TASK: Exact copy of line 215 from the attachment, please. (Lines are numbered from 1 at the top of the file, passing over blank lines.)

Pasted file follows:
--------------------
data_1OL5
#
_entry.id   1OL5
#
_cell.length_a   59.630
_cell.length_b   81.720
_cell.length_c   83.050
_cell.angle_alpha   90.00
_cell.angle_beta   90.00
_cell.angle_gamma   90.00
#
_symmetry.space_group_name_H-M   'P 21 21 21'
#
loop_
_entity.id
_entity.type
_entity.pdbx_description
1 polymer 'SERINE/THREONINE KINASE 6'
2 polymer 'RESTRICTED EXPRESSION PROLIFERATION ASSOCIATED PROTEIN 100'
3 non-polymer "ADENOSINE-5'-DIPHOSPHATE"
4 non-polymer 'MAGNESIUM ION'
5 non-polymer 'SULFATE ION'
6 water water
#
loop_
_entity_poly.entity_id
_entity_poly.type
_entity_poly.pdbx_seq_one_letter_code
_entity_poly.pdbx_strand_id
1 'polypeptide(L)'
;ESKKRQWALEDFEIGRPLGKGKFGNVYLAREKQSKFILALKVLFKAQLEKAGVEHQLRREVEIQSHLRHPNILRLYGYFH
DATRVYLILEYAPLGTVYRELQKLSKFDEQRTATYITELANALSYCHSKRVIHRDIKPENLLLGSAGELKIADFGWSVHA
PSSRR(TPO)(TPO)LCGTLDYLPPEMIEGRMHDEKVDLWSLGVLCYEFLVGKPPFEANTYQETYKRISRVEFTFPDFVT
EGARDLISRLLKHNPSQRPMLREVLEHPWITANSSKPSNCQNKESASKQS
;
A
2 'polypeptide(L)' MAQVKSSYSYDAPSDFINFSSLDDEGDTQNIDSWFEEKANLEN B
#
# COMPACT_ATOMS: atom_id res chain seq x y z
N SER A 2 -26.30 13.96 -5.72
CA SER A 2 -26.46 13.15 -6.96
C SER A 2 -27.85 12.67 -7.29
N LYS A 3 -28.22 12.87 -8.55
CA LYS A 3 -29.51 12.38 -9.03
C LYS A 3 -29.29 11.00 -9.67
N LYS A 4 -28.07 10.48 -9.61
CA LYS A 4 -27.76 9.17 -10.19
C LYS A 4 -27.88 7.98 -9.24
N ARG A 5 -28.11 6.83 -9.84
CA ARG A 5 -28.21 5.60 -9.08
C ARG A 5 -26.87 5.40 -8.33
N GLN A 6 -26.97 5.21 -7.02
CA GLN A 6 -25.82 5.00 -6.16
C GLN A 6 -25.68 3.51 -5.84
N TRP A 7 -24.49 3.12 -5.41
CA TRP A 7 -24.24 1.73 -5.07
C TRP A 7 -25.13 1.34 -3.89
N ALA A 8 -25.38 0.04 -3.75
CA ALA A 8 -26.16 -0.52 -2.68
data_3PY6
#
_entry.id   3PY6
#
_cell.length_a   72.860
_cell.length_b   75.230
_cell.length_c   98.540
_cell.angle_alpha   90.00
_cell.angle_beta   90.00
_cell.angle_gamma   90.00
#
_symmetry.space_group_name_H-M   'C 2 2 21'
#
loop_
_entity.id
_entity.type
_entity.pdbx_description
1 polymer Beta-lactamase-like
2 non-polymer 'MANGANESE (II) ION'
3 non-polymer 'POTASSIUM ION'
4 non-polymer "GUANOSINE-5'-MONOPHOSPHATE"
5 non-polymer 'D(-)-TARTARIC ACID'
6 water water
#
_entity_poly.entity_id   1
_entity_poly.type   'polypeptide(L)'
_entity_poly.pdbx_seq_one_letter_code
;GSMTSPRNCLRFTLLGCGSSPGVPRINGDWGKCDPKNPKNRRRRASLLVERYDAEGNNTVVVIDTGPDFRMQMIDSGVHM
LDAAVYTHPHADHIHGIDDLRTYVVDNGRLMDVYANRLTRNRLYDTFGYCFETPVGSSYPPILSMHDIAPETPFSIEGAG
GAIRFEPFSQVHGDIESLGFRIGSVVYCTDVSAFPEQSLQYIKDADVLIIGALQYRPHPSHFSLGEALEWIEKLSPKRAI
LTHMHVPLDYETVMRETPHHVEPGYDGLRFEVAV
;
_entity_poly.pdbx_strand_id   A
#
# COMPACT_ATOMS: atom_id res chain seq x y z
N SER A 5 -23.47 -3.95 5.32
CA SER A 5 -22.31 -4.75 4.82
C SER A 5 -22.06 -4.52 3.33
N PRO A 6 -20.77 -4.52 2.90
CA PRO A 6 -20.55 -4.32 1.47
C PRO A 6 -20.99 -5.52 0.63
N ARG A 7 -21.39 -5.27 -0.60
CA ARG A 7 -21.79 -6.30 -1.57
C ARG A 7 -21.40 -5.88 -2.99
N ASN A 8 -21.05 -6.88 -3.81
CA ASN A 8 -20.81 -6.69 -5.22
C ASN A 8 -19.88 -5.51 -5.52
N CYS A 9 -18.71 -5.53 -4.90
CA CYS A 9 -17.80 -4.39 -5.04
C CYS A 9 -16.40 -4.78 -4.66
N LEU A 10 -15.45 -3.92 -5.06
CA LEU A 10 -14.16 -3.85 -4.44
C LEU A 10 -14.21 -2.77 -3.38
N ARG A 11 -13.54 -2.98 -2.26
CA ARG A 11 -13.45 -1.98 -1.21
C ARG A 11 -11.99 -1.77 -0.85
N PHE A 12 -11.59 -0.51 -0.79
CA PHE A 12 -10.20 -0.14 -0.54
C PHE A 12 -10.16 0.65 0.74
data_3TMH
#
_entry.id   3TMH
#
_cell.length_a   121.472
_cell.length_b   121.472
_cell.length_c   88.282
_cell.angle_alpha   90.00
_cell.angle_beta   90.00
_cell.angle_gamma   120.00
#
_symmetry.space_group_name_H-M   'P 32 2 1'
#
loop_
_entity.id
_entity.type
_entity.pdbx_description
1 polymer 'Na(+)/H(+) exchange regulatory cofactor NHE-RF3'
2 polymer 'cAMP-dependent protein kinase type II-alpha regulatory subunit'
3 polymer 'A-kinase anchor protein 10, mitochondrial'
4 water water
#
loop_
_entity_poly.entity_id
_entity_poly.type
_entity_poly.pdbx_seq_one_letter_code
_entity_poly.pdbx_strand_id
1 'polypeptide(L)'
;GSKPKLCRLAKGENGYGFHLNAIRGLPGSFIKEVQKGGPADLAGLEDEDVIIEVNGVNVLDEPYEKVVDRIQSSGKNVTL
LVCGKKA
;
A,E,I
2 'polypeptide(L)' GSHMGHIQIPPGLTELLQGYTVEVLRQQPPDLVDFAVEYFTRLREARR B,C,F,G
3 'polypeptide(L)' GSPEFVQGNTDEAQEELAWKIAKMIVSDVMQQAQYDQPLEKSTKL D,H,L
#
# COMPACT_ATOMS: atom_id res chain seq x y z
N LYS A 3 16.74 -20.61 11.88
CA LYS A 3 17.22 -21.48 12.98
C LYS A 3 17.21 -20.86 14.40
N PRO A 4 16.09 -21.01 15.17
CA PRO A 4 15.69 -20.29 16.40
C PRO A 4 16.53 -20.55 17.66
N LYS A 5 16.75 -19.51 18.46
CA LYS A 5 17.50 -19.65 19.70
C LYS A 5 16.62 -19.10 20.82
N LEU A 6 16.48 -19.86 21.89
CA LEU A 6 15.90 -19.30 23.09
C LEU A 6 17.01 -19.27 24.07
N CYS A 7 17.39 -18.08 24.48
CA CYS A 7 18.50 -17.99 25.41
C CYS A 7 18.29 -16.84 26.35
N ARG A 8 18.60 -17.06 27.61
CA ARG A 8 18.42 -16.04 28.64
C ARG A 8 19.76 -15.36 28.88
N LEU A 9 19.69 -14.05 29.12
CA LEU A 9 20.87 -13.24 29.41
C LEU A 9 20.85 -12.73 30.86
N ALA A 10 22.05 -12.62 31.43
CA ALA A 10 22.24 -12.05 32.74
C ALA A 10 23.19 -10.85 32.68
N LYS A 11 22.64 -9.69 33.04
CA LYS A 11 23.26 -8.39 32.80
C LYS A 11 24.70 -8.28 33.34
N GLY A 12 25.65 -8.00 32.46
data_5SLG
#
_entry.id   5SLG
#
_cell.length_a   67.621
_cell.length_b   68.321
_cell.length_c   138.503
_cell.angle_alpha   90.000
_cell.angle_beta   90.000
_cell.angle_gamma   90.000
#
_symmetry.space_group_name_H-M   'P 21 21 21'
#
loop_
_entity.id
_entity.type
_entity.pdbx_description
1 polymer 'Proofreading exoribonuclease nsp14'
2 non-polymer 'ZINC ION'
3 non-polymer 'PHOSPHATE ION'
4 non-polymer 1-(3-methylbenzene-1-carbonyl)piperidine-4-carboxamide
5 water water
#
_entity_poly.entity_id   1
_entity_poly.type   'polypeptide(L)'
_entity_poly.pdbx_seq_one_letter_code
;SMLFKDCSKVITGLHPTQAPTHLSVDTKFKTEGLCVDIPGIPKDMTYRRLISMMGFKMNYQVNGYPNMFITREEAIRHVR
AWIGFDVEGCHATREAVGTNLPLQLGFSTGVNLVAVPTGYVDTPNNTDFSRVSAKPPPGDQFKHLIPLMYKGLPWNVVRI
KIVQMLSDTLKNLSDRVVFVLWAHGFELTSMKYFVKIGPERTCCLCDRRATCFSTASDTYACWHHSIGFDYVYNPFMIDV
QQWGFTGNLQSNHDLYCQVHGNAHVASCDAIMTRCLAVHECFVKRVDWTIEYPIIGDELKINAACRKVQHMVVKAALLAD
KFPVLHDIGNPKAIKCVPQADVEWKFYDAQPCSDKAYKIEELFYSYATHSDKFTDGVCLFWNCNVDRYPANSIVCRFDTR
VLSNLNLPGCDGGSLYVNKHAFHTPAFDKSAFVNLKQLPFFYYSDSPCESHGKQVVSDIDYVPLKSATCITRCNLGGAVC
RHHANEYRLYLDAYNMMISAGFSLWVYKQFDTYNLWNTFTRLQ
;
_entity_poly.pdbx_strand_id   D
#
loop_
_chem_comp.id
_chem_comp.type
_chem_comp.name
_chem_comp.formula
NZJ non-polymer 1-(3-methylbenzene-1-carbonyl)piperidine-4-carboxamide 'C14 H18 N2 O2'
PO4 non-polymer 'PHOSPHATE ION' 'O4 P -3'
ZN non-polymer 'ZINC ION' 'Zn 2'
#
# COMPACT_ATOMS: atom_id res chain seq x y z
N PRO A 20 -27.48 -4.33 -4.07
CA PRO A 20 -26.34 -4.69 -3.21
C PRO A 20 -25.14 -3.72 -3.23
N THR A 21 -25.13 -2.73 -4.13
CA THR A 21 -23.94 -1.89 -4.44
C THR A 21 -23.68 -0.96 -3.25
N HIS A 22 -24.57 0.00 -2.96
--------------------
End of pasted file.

RHHANEYRLYLDAYNMMISAGFSLWVYKQFDTYNLWNTFTRLQ